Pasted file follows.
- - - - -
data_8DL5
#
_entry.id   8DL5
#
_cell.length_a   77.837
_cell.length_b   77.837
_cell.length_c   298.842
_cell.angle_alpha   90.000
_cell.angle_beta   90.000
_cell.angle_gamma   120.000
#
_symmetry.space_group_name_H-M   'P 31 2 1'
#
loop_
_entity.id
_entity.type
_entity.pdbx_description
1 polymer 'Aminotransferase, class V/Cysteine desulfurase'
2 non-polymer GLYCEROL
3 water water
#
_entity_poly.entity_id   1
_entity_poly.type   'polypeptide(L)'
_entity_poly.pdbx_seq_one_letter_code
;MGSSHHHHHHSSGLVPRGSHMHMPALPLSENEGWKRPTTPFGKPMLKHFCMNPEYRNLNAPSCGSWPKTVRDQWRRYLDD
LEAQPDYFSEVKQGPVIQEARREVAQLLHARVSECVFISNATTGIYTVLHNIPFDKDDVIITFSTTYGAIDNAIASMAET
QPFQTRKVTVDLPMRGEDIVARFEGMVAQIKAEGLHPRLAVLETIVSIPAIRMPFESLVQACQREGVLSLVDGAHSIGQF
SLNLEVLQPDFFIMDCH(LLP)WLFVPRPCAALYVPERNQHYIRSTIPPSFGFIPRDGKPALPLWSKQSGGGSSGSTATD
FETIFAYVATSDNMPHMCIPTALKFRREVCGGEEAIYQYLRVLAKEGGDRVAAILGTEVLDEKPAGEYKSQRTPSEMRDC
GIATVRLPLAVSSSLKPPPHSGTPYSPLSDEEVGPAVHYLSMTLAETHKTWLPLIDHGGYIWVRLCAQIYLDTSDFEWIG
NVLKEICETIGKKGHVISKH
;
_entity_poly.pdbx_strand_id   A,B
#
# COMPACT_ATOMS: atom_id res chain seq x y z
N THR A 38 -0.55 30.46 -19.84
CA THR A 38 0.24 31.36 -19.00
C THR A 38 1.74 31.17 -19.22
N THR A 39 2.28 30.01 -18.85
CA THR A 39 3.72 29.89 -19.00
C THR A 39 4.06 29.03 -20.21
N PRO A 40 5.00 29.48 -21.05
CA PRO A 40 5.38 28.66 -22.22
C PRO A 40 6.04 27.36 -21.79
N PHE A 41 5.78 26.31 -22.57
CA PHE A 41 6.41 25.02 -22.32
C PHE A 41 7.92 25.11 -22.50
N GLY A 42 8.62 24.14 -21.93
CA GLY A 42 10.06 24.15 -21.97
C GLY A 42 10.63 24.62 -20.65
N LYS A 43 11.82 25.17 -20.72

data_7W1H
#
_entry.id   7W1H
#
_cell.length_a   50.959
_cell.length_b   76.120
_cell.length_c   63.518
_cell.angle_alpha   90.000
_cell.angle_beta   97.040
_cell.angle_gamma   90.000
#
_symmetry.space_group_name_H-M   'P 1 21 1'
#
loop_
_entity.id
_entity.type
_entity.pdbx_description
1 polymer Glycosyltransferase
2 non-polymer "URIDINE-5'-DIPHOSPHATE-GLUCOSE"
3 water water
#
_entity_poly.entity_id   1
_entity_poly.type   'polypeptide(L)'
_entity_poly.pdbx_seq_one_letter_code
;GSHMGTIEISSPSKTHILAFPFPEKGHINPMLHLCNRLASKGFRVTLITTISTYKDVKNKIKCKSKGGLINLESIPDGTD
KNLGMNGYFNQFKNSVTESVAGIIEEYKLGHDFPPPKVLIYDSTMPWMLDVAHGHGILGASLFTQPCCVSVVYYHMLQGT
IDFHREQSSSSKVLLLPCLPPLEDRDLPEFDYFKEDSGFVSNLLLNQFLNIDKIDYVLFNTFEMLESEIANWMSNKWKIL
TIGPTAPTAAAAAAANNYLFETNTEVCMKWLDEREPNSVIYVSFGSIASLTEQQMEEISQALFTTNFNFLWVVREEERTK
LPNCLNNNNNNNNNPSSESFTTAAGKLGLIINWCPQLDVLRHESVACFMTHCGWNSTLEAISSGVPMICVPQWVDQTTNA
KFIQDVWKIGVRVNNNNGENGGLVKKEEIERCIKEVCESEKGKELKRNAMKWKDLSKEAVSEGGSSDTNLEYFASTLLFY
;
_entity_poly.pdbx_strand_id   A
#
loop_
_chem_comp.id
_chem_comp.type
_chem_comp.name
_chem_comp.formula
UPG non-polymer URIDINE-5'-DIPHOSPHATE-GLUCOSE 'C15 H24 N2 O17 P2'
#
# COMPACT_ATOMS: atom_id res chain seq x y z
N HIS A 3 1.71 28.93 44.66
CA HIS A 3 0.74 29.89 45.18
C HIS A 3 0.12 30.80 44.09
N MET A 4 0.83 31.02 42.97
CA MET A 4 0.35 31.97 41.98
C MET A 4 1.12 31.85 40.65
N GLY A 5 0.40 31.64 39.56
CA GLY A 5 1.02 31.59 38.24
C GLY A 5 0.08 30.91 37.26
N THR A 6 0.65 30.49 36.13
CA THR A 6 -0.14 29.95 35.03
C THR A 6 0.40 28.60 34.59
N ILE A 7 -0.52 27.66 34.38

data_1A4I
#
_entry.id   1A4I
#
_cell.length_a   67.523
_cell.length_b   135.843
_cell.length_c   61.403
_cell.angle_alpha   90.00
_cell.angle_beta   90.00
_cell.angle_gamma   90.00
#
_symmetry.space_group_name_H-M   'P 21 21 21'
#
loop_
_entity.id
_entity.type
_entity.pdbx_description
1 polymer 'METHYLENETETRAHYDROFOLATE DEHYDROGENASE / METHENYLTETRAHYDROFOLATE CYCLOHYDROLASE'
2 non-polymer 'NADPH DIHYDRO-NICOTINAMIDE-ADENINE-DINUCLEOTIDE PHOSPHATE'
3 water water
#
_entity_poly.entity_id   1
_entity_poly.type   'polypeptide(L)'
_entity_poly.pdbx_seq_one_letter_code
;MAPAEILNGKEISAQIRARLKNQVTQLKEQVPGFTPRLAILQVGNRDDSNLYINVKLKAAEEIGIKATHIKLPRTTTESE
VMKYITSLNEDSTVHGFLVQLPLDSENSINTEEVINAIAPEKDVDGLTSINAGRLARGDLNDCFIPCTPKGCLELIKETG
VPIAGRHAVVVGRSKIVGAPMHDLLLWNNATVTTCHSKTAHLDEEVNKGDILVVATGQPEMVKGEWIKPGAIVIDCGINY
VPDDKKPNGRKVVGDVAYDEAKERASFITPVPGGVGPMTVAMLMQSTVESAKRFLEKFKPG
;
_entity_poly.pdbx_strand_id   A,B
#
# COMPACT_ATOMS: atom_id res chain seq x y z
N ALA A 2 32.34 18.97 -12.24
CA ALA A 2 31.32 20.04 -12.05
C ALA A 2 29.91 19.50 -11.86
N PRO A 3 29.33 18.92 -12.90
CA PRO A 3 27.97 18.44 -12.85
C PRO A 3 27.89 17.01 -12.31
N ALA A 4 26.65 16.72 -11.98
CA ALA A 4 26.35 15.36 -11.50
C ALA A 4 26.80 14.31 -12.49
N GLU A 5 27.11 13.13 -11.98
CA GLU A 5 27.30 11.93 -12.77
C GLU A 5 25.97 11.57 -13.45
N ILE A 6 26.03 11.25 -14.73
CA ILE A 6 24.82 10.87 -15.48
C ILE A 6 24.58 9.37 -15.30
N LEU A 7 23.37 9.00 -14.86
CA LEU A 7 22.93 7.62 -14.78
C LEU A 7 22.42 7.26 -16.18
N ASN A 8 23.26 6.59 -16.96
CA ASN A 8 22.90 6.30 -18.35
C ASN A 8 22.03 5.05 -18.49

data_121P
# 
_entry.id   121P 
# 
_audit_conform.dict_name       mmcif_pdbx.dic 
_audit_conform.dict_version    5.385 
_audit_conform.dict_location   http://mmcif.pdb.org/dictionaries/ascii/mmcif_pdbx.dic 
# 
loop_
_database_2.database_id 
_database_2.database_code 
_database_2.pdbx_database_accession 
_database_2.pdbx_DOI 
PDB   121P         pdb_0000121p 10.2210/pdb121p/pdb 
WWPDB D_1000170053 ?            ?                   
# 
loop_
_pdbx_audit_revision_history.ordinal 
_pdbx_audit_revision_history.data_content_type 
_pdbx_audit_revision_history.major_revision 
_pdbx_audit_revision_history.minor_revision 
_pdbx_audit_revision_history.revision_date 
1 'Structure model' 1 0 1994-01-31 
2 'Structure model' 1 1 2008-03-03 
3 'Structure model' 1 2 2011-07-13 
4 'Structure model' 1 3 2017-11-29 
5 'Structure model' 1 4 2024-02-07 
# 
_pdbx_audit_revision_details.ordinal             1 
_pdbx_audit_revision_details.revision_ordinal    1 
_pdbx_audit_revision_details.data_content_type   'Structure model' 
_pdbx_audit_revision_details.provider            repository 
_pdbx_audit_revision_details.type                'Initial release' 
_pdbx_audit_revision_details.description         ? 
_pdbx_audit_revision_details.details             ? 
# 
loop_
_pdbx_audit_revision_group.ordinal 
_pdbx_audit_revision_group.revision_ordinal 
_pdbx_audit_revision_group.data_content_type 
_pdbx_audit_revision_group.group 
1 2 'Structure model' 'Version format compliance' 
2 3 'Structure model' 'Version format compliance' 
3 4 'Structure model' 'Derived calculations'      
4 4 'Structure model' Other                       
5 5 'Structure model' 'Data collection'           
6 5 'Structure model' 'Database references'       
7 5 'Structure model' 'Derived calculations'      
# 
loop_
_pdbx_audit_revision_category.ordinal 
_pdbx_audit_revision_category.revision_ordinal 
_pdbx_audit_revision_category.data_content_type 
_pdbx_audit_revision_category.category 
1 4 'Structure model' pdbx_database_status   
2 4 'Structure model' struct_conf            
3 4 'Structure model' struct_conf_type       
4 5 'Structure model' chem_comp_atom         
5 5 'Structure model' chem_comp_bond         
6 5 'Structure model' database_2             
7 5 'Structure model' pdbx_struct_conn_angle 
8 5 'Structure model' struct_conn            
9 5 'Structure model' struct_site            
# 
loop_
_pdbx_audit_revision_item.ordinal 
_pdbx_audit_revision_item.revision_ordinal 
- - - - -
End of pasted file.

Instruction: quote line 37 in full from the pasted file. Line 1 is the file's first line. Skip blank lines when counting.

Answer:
CA THR A 38 0.24 31.36 -19.00